Thursday, December 19, 2013
Normally, when high-profile college head football coaches get axed, the school's athletic director and, sometimes even the university's president, convene a press conference to explain the decision and allay concerns about the future of the program.
There was nothing normal about Jackson State University's handling of its decision to fire Rick Comegy, announced Wednesday morning. In this case, JSU Athletic Director Vivian Fuller issued a statement thanking the 60-year-old Comegy for his service, but offered no explanation or even a forward look at what kind of coach the school would like to hire next.
Instead, the university sent public-relations representative and former JSU football player Eric Stringfellow to a Wednesday press conference on the second floor of the H.P. Jacobs Administration Tower. Assembled news media peppered Stringfellow with questions, such as "Why would Jackson State fire a coach with an 8-1 (Southwestern Athletic Conference) record?" and, perhaps more importantly, "Where is Vivian Fuller?" and "What is the future of Jackson State football?"
Neither Fuller nor JSU President Carolyn Meyers attended the press conference and Stringfellow said neither would be available for follow up interviews. When asked about Fuller's absence, Stringfellow said she was doing her job and meeting with players.
Comegy's firing came 11 days after his Tigers appeared in their second straight SWAC championship game, which they lost 34-27 to Southern University in double overtime. That loss came on the tail end of an 8-3 season in which the Tigers won eight SWAC games and lost just one. Overall, Comegy guided the Tigers to a 55-35 record and four SWAC championship appearances, including a title win in 2007.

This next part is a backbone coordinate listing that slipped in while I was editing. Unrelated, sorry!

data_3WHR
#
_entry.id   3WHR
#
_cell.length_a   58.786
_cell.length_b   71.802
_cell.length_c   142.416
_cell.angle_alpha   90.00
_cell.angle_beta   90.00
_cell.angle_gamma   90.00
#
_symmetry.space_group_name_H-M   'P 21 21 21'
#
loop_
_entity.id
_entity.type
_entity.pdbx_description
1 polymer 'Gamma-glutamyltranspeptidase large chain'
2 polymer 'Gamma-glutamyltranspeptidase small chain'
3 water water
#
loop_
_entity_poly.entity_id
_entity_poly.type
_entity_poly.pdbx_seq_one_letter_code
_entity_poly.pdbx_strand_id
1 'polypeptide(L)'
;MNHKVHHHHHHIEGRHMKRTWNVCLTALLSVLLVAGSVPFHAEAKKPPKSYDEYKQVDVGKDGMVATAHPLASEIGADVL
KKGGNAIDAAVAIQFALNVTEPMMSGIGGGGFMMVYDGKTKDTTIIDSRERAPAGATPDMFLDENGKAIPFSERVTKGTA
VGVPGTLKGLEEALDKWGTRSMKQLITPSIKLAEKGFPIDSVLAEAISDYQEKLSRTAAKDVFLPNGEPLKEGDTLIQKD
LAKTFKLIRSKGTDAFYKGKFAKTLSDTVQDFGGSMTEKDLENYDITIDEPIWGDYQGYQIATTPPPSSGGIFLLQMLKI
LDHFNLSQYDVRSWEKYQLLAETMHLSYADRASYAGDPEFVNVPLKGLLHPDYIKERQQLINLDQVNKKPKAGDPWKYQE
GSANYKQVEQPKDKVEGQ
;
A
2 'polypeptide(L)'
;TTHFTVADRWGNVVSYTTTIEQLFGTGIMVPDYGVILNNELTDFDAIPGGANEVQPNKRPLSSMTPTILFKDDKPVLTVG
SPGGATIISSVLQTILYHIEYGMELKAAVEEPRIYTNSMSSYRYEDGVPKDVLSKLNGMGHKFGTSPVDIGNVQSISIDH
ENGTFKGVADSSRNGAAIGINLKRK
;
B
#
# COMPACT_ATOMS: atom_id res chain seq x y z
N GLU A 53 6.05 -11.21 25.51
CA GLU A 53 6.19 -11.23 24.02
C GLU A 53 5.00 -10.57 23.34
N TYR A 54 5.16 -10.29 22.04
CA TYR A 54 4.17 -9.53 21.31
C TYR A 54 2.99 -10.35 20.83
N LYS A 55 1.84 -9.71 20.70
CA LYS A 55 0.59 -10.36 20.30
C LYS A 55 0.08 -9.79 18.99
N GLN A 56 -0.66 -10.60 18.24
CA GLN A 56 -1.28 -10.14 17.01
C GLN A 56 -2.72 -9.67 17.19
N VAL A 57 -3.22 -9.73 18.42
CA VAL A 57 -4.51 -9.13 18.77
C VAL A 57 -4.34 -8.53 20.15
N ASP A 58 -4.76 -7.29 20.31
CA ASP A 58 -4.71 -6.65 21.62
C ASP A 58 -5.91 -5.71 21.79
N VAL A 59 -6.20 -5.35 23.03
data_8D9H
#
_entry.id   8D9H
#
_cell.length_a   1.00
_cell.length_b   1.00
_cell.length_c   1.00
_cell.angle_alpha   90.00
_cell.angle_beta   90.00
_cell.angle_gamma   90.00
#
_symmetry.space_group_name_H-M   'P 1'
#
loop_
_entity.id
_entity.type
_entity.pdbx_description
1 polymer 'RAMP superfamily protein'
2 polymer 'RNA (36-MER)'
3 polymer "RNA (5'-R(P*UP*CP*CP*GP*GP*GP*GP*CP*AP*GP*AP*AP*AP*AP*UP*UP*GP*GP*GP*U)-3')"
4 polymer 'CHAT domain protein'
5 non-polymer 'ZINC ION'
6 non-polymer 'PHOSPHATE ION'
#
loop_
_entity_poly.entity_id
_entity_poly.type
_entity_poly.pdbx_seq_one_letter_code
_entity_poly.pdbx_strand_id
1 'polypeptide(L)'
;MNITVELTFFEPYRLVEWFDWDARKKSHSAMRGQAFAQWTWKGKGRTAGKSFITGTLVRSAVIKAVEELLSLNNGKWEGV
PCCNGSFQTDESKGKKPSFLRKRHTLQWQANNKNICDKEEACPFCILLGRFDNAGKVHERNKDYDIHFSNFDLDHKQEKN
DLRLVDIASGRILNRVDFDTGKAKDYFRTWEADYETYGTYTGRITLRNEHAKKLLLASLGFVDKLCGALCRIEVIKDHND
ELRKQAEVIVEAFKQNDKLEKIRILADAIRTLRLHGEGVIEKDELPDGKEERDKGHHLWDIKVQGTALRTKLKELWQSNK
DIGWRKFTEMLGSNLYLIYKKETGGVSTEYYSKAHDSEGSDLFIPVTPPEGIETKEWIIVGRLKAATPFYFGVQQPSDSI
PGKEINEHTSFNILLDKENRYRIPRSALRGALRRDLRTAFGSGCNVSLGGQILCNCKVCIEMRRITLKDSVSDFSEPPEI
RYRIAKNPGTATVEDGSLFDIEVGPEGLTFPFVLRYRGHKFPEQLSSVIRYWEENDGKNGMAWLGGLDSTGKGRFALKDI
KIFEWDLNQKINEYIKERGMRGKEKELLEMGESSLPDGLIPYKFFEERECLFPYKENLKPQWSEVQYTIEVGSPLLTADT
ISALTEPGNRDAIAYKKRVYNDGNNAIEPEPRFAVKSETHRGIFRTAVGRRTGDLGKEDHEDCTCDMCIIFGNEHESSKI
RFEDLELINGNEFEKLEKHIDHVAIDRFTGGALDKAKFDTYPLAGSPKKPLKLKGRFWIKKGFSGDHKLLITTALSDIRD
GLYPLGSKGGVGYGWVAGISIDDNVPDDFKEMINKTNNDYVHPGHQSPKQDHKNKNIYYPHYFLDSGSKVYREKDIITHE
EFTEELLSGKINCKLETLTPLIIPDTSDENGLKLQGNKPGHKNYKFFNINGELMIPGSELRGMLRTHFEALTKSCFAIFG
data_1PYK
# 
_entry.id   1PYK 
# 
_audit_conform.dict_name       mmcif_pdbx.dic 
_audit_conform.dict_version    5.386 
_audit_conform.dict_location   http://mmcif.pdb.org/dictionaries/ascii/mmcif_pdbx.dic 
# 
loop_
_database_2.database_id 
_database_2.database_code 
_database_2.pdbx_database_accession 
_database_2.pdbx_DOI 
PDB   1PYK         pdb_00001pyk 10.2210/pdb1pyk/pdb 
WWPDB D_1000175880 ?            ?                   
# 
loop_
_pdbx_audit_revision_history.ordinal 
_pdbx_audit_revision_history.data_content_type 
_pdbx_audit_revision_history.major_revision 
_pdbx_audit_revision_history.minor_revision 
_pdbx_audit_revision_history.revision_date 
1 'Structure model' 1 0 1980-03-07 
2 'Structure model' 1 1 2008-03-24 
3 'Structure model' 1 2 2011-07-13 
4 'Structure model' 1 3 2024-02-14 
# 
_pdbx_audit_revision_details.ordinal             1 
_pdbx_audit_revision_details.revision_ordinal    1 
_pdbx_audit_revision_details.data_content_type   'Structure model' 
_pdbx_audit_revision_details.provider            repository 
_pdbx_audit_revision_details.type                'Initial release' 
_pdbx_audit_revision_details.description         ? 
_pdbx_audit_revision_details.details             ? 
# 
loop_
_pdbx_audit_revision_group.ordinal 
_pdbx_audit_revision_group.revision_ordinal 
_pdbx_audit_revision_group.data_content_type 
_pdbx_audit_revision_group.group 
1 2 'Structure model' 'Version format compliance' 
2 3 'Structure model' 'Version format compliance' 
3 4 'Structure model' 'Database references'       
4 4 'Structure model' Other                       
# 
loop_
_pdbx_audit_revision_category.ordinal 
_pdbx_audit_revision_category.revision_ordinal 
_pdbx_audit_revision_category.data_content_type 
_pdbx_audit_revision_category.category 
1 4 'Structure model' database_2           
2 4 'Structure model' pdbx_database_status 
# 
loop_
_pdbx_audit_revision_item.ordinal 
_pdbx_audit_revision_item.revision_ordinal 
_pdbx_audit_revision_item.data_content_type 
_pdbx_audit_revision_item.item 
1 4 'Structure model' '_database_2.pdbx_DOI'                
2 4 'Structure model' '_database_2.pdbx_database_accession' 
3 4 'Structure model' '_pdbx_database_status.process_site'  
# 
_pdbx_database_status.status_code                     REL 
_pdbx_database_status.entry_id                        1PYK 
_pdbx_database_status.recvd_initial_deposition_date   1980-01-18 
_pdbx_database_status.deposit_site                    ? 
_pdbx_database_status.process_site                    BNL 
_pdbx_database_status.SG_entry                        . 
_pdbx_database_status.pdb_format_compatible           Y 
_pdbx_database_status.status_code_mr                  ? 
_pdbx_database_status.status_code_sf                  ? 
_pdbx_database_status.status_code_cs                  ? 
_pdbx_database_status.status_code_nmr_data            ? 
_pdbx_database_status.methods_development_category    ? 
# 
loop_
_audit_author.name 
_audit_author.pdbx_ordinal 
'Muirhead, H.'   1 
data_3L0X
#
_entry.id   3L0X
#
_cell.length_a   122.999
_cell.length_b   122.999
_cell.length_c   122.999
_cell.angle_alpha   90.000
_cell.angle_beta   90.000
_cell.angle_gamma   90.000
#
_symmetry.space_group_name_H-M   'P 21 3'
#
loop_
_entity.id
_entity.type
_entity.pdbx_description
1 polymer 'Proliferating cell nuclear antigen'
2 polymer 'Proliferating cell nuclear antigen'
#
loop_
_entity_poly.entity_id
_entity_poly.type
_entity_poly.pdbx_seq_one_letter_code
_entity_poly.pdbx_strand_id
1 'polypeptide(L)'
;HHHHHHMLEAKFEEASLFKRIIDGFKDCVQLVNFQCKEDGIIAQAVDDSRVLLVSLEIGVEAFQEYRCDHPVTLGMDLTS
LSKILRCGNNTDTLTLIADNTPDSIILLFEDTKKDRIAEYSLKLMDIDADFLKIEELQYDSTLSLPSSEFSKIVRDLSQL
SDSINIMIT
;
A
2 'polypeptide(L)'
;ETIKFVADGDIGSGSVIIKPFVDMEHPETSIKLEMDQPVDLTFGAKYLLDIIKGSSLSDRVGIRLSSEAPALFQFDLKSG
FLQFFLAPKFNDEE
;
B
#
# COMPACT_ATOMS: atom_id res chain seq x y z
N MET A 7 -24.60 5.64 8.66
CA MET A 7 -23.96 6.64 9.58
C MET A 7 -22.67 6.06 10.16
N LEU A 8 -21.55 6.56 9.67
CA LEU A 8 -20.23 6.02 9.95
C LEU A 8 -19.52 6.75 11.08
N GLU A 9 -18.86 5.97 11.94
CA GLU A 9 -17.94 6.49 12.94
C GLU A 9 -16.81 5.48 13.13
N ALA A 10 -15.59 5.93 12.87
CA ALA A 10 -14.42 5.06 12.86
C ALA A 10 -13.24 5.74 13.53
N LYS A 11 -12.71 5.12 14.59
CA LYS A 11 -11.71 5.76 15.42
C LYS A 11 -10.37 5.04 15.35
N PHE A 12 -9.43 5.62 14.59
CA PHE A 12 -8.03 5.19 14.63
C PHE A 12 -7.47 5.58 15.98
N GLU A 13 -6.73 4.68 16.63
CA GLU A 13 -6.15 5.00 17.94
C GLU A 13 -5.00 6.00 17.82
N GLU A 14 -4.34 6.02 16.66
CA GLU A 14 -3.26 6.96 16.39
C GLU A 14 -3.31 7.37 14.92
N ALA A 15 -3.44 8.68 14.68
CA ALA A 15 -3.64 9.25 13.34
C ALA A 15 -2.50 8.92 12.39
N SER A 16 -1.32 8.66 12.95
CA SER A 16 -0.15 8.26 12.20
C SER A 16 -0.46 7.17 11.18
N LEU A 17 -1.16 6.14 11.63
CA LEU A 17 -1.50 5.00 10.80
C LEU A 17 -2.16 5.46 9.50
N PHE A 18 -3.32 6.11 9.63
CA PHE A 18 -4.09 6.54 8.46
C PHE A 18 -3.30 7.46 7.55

"This decision wasn't just about wins and losses," Stringfellow told reporters. "This is about the direction of the program. This is about our student athletes, putting them in position to be successful in the classroom and wherever else they'll be."
In recent years, Comegy at times struggled meeting goals of the NCAA's Academic Progress Rate, which is designed to ensure that student-athletes are meeting benchmarks in the classroom as well as on the field. A four-year average under 900 will earn a team NCAA sanctions.
Under Comegy, JSU went on the ascent starting in 2008, when the school's APR for the academic year was 872. JSU's APR surged to 971 in 2011-2012, a shade under University of Notre Dame University's 973 the year.
Antonio Knight, Comegy's former recruiting coordinator, will take over as interim head coach and is tasked with holding together the 2014 JSU recruiting class. Stringfellow said Knight's contract would be renewed, but the decision retaining other assistants would fall to the next head coach.
Among the characteristics Stringfellow said the university is looking for in its next coach was "recruiting locally" and "instilling discipline" in the players. A look at the current roster shows eight players from Jackson Public Schools, and five more from the greater Jackson area--a region that traditionally sends its best players to other in-state schools--Mississippi State, Ole Miss and Southern Miss, all of which compete in the highest division of college football, the Football Bowl Subdivision.
While the decision was questionable, the absence of university administration was glaring. Stringfellow did not announce a timetable for finding a new coach, but listed the members of the search committee, which includes Fuller, JSU Vice President of Business and Finance Michael Thomas, JSU Vice President of Institutional Advancement David Hoard, JSU Provost James Renick, President of JSU National Alumni Association Terry Woodard, JSU Alumni Players Association Mario Kirksey and Jackson Police Chief Lindsey Horton.
Comegy will receive a $50,000 buyout from as a result of JSU terminating his contract before its expiration date, Dec. 31 2014.